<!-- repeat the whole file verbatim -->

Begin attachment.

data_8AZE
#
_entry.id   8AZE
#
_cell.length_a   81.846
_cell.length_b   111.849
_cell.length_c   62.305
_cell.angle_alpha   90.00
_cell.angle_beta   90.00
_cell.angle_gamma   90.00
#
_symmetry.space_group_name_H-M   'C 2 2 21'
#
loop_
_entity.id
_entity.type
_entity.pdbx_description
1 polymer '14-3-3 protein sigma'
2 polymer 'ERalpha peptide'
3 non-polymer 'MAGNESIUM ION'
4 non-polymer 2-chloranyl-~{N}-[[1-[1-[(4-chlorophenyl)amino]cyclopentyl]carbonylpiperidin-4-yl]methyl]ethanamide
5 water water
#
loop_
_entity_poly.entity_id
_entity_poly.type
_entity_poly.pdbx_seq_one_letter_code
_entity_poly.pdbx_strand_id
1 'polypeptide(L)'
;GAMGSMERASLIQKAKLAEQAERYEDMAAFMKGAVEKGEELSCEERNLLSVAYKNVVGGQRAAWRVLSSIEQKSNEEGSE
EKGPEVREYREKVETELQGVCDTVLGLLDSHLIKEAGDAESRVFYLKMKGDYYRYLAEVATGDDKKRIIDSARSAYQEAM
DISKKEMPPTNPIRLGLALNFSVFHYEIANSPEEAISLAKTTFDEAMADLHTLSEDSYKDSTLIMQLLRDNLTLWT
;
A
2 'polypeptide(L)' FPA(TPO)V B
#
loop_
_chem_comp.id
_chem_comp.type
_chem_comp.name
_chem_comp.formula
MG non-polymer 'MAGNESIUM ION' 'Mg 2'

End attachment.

data_8AZE
#
_entry.id   8AZE
#
_cell.length_a   81.846
_cell.length_b   111.849
_cell.length_c   62.305
_cell.angle_alpha   90.00
_cell.angle_beta   90.00
_cell.angle_gamma   90.00
#
_symmetry.space_group_name_H-M   'C 2 2 21'
#
loop_
_entity.id
_entity.type
_entity.pdbx_description
1 polymer '14-3-3 protein sigma'
2 polymer 'ERalpha peptide'
3 non-polymer 'MAGNESIUM ION'
4 non-polymer 2-chloranyl-~{N}-[[1-[1-[(4-chlorophenyl)amino]cyclopentyl]carbonylpiperidin-4-yl]methyl]ethanamide
5 water water
#
loop_
_entity_poly.entity_id
_entity_poly.type
_entity_poly.pdbx_seq_one_letter_code
_entity_poly.pdbx_strand_id
1 'polypeptide(L)'
;GAMGSMERASLIQKAKLAEQAERYEDMAAFMKGAVEKGEELSCEERNLLSVAYKNVVGGQRAAWRVLSSIEQKSNEEGSE
EKGPEVREYREKVETELQGVCDTVLGLLDSHLIKEAGDAESRVFYLKMKGDYYRYLAEVATGDDKKRIIDSARSAYQEAM
DISKKEMPPTNPIRLGLALNFSVFHYEIANSPEEAISLAKTTFDEAMADLHTLSEDSYKDSTLIMQLLRDNLTLWT
;
A
2 'polypeptide(L)' FPA(TPO)V B
#
loop_
_chem_comp.id
_chem_comp.type
_chem_comp.name
_chem_comp.formula
MG non-polymer 'MAGNESIUM ION' 'Mg 2'